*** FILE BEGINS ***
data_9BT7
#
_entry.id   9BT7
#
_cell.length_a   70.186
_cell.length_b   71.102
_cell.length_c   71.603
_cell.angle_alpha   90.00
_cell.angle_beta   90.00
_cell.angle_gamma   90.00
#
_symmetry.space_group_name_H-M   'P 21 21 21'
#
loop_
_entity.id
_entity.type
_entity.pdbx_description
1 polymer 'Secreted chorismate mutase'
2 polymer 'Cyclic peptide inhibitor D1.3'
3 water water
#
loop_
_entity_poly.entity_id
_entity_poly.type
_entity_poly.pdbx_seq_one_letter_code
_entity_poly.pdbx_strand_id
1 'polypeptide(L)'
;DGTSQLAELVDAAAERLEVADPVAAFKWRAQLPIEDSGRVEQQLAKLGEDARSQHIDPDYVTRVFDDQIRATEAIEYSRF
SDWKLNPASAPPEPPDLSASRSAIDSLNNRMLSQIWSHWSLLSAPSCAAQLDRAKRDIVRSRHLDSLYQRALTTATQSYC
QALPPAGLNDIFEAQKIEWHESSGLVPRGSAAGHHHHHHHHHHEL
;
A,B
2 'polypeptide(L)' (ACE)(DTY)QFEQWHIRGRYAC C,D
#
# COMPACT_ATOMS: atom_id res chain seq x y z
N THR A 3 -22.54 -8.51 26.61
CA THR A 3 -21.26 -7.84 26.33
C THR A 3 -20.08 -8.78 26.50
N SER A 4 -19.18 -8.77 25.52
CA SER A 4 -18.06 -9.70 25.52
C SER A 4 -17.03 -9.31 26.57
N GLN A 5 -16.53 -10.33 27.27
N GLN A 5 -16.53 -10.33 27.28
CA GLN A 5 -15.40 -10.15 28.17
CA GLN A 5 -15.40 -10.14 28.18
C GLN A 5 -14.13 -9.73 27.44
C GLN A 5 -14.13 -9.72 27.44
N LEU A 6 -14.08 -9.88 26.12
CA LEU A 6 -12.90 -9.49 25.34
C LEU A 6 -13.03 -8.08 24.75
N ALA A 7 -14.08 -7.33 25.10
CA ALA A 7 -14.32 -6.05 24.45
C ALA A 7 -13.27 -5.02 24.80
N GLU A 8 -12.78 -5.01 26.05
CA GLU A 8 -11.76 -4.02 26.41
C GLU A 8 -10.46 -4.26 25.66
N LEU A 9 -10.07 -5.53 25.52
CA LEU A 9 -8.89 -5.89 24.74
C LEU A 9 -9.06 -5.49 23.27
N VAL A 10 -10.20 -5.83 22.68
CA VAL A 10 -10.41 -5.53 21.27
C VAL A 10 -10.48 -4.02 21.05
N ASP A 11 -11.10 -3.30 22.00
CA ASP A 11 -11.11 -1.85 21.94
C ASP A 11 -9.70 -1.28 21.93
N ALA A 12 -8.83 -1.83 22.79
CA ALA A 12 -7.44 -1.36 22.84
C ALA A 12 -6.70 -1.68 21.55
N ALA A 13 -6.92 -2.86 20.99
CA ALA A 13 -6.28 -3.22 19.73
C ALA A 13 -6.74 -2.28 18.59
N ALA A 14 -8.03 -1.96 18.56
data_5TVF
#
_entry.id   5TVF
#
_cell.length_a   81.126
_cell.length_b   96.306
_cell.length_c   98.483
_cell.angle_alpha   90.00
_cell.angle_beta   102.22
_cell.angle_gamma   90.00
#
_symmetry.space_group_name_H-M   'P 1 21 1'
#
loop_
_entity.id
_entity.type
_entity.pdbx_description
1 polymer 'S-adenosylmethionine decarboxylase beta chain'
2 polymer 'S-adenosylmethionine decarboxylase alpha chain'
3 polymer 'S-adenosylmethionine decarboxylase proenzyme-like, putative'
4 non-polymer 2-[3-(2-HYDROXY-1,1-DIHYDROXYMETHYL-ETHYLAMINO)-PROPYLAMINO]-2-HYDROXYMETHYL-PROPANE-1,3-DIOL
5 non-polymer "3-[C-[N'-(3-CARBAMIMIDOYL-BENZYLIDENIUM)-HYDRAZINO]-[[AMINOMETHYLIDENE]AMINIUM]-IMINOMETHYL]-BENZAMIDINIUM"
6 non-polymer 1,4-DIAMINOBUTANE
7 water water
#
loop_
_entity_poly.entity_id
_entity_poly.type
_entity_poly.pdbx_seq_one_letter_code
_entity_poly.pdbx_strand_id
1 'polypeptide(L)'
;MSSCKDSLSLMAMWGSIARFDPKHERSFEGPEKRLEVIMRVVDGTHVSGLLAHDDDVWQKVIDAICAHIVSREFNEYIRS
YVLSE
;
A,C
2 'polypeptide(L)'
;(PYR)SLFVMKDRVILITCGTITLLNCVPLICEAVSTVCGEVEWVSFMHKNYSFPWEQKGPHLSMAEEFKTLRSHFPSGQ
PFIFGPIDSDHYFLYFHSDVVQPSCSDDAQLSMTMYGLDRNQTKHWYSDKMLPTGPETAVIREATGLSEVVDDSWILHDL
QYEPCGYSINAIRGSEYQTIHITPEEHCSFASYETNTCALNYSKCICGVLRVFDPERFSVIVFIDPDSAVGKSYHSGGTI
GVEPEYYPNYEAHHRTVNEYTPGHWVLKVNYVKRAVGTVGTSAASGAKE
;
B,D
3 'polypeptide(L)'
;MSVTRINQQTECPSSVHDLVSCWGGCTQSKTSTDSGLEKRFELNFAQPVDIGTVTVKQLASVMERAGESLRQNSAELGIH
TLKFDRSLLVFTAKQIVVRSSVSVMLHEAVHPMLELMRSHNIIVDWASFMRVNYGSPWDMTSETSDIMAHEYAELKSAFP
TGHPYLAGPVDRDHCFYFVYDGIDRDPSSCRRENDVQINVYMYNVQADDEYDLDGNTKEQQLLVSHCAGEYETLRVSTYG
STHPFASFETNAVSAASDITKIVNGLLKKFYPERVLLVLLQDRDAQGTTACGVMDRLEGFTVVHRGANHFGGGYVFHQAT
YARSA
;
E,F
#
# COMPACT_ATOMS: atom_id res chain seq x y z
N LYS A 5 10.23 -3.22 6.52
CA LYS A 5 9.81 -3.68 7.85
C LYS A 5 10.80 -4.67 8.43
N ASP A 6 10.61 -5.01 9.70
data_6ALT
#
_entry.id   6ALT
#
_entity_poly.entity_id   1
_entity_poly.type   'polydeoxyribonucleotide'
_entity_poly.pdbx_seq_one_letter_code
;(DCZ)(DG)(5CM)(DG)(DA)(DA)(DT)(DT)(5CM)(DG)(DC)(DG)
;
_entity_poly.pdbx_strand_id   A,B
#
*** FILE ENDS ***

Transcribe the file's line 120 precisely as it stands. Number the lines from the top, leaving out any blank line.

YARSA